Adra El Azzouzi
Last updated: 14 May, 2013

“As Qatar’s investments grow, Europe, and in particular Britain, needs to consider the risks that such dependence entails”

While no one doubts that alliance building with Qatar could be beneficial and mutually advantageous to both countries, Britain needs to start weighing up the risks that such dependency could bring, writes Adra El Azzouzi.

We recently saw Boris Johnson following in the footsteps of his predecessors and visit Qatar as part of a regional tour to develop trade relations in the Gulf. The tiny state is relatively unknown to most of his constituents; the only time Qataris have ignited any interest in the average Londoner was when two of their royal family’s matching turquoise supercars were clamped outside Harrods.

Whilst most passers-by were concerned with the cars, which make the tastes of fotballers Mario Balotelli and Ashley Cole look understated, few realised that the offenders actually owned Harrods and many more key landmarks in the capital.

So why, if this country is not UK’s most obvious of allies, has the Mayor of London taken time to meet and make friends with the Qataris? One word: Money. Or put more romantically, he has been courting the Qataris to invest further in the British economy.

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There is a joke that the only thing left in London that Qatar has yet to put an offer on is Buckingham palace. In the last decade, Qatar has emerged as a major player in the European economy, seeing the Euro crisis as an opportunity to invest further in business, infrastructure and luxury real estate across Europe, including Greece, Italy, France, and Britain.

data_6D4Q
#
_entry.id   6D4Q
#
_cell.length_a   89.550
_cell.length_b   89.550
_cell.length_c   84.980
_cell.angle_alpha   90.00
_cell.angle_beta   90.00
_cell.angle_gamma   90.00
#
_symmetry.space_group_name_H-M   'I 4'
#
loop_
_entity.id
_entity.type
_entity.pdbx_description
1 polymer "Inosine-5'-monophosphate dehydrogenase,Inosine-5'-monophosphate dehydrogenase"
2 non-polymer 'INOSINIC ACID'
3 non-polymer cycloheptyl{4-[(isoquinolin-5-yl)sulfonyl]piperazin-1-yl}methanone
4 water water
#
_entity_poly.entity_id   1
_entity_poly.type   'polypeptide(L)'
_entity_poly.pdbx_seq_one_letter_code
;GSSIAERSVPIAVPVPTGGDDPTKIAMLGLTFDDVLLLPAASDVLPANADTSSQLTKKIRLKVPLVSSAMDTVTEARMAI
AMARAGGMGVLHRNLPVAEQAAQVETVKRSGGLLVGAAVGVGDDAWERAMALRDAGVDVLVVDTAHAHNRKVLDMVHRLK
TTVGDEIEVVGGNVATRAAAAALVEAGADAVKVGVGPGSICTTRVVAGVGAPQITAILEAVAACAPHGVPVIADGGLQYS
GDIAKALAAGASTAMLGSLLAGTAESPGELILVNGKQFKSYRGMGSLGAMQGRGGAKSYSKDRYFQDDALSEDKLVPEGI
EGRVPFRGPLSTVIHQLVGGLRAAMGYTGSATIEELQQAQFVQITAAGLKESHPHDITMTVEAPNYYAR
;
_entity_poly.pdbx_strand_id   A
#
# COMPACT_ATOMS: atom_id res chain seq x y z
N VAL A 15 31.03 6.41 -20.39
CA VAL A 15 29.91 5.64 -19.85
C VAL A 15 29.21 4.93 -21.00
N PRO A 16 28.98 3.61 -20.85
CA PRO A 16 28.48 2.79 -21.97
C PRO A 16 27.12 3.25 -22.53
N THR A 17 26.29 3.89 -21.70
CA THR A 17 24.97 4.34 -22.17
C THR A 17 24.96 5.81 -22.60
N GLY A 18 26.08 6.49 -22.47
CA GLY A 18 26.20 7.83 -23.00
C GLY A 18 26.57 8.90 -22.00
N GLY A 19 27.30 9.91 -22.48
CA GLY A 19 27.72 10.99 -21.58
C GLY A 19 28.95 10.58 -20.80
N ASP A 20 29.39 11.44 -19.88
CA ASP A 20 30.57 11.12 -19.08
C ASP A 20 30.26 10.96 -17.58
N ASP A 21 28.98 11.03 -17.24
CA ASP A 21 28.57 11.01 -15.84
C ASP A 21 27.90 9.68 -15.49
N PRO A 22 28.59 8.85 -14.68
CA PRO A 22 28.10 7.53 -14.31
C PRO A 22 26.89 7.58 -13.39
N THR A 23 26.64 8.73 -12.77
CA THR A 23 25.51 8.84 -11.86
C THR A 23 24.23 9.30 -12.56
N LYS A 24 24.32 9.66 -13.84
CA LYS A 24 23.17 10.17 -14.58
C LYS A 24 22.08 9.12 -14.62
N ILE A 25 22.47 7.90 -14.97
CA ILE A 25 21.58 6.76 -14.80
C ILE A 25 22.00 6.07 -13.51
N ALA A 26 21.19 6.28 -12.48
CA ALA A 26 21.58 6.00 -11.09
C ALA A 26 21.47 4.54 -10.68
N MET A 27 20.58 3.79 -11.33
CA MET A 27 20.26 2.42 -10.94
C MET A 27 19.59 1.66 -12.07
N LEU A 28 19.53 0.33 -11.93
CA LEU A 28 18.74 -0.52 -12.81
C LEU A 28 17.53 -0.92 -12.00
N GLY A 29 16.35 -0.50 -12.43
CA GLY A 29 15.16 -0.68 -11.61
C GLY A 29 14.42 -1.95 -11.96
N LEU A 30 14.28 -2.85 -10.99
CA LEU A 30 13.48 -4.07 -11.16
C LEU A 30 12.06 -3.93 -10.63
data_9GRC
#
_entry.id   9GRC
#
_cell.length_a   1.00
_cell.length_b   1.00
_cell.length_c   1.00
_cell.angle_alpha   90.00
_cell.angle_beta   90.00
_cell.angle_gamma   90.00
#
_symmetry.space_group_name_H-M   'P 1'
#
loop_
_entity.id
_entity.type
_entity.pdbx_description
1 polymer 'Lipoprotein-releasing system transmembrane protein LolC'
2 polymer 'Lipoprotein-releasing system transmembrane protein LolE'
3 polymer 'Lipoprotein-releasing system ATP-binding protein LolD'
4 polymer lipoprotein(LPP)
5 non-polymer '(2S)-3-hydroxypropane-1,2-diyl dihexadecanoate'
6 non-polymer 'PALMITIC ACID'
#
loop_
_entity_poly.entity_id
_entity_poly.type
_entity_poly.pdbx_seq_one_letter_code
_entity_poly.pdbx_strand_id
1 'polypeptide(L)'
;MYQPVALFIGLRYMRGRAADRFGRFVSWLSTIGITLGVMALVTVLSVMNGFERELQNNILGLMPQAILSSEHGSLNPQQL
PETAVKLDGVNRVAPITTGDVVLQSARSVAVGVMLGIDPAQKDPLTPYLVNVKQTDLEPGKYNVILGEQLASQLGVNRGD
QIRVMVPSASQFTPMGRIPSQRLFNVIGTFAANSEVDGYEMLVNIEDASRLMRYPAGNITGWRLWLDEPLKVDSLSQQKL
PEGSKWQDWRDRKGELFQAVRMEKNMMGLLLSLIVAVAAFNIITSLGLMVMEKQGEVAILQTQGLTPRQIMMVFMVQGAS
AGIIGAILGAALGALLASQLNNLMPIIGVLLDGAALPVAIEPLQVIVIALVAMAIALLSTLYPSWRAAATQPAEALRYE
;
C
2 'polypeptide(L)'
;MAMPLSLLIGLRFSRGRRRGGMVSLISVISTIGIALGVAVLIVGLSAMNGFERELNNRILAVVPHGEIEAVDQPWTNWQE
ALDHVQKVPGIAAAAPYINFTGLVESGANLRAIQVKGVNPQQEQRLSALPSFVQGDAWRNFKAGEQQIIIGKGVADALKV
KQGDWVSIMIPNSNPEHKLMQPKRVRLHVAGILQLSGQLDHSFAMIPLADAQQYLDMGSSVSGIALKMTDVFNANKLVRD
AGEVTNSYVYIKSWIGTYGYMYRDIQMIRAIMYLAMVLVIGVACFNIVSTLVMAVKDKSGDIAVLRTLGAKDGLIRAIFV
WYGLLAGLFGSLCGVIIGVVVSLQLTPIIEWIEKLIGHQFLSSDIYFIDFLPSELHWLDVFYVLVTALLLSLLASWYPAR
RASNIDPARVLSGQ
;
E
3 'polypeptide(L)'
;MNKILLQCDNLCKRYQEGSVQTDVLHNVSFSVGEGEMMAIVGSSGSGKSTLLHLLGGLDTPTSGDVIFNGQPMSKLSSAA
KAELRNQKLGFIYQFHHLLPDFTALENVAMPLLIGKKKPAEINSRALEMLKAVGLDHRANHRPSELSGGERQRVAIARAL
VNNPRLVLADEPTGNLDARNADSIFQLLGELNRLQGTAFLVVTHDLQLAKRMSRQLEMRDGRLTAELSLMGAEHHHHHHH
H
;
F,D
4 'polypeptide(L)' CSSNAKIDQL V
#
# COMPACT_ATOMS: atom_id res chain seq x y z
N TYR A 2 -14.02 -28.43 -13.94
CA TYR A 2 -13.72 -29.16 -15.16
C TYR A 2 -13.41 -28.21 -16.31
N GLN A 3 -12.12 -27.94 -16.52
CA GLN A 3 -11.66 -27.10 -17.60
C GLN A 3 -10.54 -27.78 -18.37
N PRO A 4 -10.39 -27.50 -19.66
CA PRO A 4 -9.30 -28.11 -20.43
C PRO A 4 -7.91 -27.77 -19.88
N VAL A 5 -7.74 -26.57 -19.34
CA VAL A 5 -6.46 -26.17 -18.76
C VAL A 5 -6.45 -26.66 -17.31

Apparently, this small country with deep pockets, whose sovereign wealth fund exceeds £60 billion, has had more suitors than Cleopatra, starting with its less fortunate neighbours all the way to the big Asian players, and European countries have proved to be no exception.

Hollande, Cameron, and now Johnson, have all attempted to seduce Qatar into investing in their respective capitals and build strong ties with Qatar’s Emir Hamad bin Khalifa Al Thani. By adding another major European capital to its portfolio of investments, Doha has certainly been pursuing its foreign policy agenda, gaining more, with relatively low risk, not only in financial terms, but also raising its world profile, prestige as well as wielding influence in Europe.

However, as Qatar’s investments grow, Europe, and in particular Britain, needs to consider the risks that such dependence entails.

Unlike some of its Gulf states’ neighbours, especially Saudi Arabia, who has always been discreet about their foreign investments, Qatar has not missed an opportunity to show off its assets, especially in London, including the Shard, with a price tag of £1.5 billion, Chelsea Barracks, £1 billion, Harrods, £1.5 billion, One Hyde Park, the most expensive apartment building in the world, the American Embassy, which they may turn into a uber-luxurious hotel, the W Hotel in Leicester Square, Canary Wharf, part of the Olympics site, Camden Lock, and ten per cent of Heathrow.

The latest is that House of Fraser is now under review and could be acquired in a £300 million deal that would reunite the department store group with Harrods. And this only to name a few. But Qatar hasn’t just focused on the glamorous, sexy side of London as they also own big stakes in companies such as Barclays Bank, the London Stock Exchange, Sainsbury’s, and Santander bank.

While other Gulf states see their foreign investments through a purely financial lens, Doha is not only driven by financial gains, but also by a desire for political power that comes with its European investments.